The most common side effects of Zostavax, the shingles vaccine, include injection site reactions, diarrhea, muscle and joint pain, headache and mild skin rash, according to Drugs.com. More serious side effects include flu-like symptoms with fever, sore throat and swollen glands; a severe or painful skin rash; and breathing problems.
Some individuals should not receive Zostavax, notes Drugs.com. People with lymphoma or leukemia or other cancers affecting the bone marrow, those with untreated tuberculosis, those with weakened immune systems, and those who have allergies to gelatin or neomycin should avoid the vaccine as should pregnant women.
Additionally, those who have had an allergic reaction to any vaccine, those who have never had chicken pox, and those who have recently received a live vaccine should let their doctor know, states Drugs.com. The shingles vaccine may not be safe for these individuals, or it may need to be rescheduled.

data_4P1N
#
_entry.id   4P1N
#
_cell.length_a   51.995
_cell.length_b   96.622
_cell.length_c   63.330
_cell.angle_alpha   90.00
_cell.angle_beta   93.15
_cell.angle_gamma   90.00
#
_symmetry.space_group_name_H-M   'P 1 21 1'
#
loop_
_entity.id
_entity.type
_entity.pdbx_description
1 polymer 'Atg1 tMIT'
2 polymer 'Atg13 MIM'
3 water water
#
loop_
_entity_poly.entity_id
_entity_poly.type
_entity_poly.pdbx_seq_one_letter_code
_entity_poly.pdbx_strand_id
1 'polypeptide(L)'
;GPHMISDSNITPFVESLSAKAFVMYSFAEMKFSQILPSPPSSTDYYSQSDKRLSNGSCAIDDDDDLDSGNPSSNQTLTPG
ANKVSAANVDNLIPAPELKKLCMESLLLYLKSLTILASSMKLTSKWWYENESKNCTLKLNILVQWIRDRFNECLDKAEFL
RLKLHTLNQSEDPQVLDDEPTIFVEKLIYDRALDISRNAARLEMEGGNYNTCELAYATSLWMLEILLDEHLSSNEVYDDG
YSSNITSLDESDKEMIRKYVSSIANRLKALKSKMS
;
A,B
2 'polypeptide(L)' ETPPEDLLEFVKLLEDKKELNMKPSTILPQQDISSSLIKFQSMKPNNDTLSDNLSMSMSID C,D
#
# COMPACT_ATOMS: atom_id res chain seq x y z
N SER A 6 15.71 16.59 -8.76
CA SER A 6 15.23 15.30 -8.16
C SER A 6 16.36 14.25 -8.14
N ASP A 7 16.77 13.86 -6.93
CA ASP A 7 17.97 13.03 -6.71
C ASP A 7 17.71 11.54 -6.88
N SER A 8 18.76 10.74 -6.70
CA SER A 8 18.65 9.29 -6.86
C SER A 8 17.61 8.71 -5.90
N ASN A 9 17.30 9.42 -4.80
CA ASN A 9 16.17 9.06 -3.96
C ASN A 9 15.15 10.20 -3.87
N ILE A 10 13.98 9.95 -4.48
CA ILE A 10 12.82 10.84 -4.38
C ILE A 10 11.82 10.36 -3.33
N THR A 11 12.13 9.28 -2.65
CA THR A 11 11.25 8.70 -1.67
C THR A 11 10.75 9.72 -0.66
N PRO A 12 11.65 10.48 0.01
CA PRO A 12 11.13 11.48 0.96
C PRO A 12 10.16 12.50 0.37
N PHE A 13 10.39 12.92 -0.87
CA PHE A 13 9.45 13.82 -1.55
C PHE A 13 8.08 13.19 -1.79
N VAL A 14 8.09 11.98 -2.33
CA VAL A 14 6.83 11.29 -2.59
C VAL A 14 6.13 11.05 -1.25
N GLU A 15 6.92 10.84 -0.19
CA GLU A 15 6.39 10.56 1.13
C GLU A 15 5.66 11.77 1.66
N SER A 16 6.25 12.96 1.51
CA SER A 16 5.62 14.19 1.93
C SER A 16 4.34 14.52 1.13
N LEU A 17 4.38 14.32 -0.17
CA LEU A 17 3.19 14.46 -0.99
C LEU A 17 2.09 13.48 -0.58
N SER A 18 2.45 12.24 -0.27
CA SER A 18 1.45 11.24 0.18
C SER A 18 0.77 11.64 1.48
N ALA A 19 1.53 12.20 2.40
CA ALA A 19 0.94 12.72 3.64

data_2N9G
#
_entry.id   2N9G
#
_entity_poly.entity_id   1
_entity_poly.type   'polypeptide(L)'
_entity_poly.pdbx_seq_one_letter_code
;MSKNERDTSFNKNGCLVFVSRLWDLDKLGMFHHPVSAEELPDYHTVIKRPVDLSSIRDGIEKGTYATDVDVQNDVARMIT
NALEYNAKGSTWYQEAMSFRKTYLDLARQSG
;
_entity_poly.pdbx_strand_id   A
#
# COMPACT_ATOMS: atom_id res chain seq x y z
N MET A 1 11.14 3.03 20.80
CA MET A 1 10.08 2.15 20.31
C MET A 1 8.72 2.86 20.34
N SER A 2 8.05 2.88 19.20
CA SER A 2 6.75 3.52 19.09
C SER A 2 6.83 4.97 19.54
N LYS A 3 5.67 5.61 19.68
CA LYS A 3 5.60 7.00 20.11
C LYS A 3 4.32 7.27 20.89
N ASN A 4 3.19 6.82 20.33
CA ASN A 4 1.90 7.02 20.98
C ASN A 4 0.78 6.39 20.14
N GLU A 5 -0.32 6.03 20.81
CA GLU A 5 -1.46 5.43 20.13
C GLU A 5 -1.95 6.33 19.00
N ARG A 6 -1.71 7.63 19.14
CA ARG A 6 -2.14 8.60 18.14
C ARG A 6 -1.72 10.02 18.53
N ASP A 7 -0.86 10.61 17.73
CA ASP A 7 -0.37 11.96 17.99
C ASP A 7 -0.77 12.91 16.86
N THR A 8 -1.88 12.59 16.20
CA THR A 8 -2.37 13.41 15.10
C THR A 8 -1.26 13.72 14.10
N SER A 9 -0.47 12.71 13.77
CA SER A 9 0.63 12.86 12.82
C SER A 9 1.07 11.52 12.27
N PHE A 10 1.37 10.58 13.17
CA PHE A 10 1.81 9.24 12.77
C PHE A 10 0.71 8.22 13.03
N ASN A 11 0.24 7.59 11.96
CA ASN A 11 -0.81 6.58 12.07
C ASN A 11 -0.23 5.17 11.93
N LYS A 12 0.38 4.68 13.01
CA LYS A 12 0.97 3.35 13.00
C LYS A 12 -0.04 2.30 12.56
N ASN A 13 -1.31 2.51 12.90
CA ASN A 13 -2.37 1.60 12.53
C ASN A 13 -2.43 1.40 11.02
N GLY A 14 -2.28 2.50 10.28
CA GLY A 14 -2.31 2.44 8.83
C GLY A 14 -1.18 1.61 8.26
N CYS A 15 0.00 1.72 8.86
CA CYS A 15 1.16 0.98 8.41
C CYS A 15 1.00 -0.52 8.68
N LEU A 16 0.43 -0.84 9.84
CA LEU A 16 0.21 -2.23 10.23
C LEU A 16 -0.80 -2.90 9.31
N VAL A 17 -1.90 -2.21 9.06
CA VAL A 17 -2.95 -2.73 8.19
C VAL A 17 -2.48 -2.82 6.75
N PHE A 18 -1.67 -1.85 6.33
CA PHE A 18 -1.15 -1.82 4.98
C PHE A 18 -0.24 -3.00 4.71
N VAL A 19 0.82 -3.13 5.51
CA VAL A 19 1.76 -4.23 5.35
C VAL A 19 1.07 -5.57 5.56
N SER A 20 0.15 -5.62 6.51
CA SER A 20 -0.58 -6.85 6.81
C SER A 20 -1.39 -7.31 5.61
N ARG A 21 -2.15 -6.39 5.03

The shingles vaccine is a live virus indicated for the prevention of herpes zoster virus in adults 50 and older, explains Everyday Health. It works by exposing the immune system to a small amount of the weakened virus, causing the development of antibodies that eventually leads to immunity. The shingles vaccine does not treat shingles or the nerve pain shingles can cause once these conditions have developed.